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Muscle activity during aquatic and land exercises in people with and without low back pain. / Psycharakis, Stelios G.; Coleman, Simon G.S.; Linton, Linda; Kaliarntas, Konstantinos; Valentin, Stephanie.

In: Physical Therapy, Vol. 99, No. 3, 23.01.2019, p. 297-310.

Research output: Contribution to journalArticle

TY - JOUR

T1 - Muscle activity during aquatic and land exercises in people with and without low back pain

AU - Psycharakis, Stelios G.

AU - Coleman, Simon G.S.

AU - Linton, Linda

AU - Kaliarntas, Konstantinos

AU - Valentin, Stephanie

PY - 2019/1/23

Y1 - 2019/1/23

N2 - Background: Chronic low back pain (CLBP) is the most prevalent musculoskeletal disorder. Aquatic exercises are commonly used by physiotherapists for CLBP treatment and management but there are no data on trunk muscle activation during aquatic exercises in people with CLBP. Objective: We quantified activation of trunk and gluteal muscles, exercise intensity, pain and perceived exertion in people with and without CLBP when performing water and land exercises.Design: Cross-sectional.Methods: Twenty participants with non-specific CLBP and 20 healthy participants performed 15 aquatic exercises and 15 similar land exercises. Mean and peak muscle activation were measured bilaterally from erector spinae, multifidus, gluteus maximus, gluteus medius, rectus abdominis, external oblique and internal oblique, using waterproof and wireless surface electromyography. Exercise intensity (heart rate), perceived exertion (Borg scale) and, for the CLBP group, pain (visual-to-analogue scale) were recorded. Results: There were no significant between-group differences. Between-environment significant differences were found in heart rate (always higher on land), exertion (higher in the water for three exercises and on land for six exercises) and muscle activation (higher on land in 29% and in the water in 5% of comparisons). Pain levels were low, but pain was reported more than twice as frequently on land (7.7% Vs 3.7% of cases).Limitations: People with high levels of disability and CLBP classification were not included.Conclusions: People with mild-to-moderate CLBP had similar exercise responses to healthy controls. Aquatic exercise produced sufficient muscle activation, intensity and exertion, and should not be assumed to be less strenuous or less effective in activating trunk and pelvic muscles than exercise on land. These data can be used to inform design and prescription of rehabilitation programmes and interventions.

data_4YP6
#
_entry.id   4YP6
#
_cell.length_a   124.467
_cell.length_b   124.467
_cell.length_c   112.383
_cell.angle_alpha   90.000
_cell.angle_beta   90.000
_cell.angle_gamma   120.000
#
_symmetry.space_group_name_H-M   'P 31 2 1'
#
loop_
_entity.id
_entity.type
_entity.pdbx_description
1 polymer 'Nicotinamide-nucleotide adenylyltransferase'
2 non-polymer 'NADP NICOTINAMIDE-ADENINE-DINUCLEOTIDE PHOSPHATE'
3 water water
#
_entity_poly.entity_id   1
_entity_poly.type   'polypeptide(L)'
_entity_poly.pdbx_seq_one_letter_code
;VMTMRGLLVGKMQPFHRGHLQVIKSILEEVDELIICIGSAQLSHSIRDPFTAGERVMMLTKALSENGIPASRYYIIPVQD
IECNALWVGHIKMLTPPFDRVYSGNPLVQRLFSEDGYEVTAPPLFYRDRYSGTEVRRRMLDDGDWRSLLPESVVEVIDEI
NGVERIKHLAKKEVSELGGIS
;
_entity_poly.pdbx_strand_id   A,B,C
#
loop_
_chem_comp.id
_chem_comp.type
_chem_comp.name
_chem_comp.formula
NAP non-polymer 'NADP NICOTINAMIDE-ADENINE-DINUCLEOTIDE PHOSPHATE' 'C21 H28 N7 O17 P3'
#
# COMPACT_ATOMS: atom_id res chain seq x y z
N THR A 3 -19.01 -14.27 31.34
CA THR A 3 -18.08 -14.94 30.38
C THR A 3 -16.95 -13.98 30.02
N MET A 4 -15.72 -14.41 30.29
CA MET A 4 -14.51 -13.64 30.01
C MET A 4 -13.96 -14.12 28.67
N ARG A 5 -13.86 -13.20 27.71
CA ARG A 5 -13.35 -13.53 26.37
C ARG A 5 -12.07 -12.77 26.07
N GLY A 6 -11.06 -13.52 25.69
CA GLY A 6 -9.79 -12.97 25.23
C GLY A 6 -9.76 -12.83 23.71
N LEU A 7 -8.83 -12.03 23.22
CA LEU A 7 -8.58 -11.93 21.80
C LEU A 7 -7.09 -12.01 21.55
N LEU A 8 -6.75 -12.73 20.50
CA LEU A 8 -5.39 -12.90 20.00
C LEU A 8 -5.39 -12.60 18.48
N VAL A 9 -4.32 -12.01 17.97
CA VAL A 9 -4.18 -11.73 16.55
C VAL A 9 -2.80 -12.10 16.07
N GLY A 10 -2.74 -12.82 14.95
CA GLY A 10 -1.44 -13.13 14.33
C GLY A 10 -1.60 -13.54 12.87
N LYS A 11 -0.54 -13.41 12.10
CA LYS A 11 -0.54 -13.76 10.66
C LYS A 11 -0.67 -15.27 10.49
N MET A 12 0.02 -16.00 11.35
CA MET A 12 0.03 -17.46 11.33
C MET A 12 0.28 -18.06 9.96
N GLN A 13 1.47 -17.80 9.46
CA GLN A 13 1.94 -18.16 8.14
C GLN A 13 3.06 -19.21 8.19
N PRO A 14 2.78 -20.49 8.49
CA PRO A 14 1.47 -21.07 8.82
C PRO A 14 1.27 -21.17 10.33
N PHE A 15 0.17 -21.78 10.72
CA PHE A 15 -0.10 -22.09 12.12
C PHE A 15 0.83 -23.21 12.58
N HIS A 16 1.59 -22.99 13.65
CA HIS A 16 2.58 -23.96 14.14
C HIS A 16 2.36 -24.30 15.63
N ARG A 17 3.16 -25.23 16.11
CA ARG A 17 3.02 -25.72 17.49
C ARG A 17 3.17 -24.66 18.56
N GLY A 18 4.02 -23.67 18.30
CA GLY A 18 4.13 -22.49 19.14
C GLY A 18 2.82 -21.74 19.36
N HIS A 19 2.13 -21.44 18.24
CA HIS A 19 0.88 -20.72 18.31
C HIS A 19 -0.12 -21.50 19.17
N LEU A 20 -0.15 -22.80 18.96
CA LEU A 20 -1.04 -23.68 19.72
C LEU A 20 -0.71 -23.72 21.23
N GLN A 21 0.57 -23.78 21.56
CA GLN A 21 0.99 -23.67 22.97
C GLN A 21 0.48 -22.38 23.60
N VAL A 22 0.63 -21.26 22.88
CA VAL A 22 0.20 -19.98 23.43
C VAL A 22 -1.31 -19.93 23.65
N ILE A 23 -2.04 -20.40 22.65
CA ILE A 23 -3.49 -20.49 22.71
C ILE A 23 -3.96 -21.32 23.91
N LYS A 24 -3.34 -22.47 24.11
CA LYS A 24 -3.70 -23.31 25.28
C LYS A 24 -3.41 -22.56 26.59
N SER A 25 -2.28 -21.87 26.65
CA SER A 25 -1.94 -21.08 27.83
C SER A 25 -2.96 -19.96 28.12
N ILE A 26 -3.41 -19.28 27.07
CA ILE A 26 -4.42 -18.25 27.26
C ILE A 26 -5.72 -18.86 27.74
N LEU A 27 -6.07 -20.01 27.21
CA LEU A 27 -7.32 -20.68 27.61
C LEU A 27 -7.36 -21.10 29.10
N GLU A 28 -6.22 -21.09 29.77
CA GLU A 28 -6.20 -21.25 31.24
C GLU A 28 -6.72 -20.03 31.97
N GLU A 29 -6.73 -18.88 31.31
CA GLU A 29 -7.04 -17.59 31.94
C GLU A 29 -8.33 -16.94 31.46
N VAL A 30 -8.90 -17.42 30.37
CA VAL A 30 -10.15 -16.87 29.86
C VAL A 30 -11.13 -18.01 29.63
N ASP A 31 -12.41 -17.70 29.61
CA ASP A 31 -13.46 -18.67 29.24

AB - Background: Chronic low back pain (CLBP) is the most prevalent musculoskeletal disorder. Aquatic exercises are commonly used by physiotherapists for CLBP treatment and management but there are no data on trunk muscle activation during aquatic exercises in people with CLBP. Objective: We quantified activation of trunk and gluteal muscles, exercise intensity, pain and perceived exertion in people with and without CLBP when performing water and land exercises.Design: Cross-sectional.Methods: Twenty participants with non-specific CLBP and 20 healthy participants performed 15 aquatic exercises and 15 similar land exercises. Mean and peak muscle activation were measured bilaterally from erector spinae, multifidus, gluteus maximus, gluteus medius, rectus abdominis, external oblique and internal oblique, using waterproof and wireless surface electromyography. Exercise intensity (heart rate), perceived exertion (Borg scale) and, for the CLBP group, pain (visual-to-analogue scale) were recorded. Results: There were no significant between-group differences. Between-environment significant differences were found in heart rate (always higher on land), exertion (higher in the water for three exercises and on land for six exercises) and muscle activation (higher on land in 29% and in the water in 5% of comparisons). Pain levels were low, but pain was reported more than twice as frequently on land (7.7% Vs 3.7% of cases).Limitations: People with high levels of disability and CLBP classification were not included.Conclusions: People with mild-to-moderate CLBP had similar exercise responses to healthy controls. Aquatic exercise produced sufficient muscle activation, intensity and exertion, and should not be assumed to be less strenuous or less effective in activating trunk and pelvic muscles than exercise on land. These data can be used to inform design and prescription of rehabilitation programmes and interventions.

U2 - 10.1093/ptj/pzy150

DO - 10.1093/ptj/pzy150

M3 - Article

VL - 99

SP - 297

EP - 310

JO - Physical Therapy

JF - Physical Therapy

SN - 0031-9023

IS - 3

ER -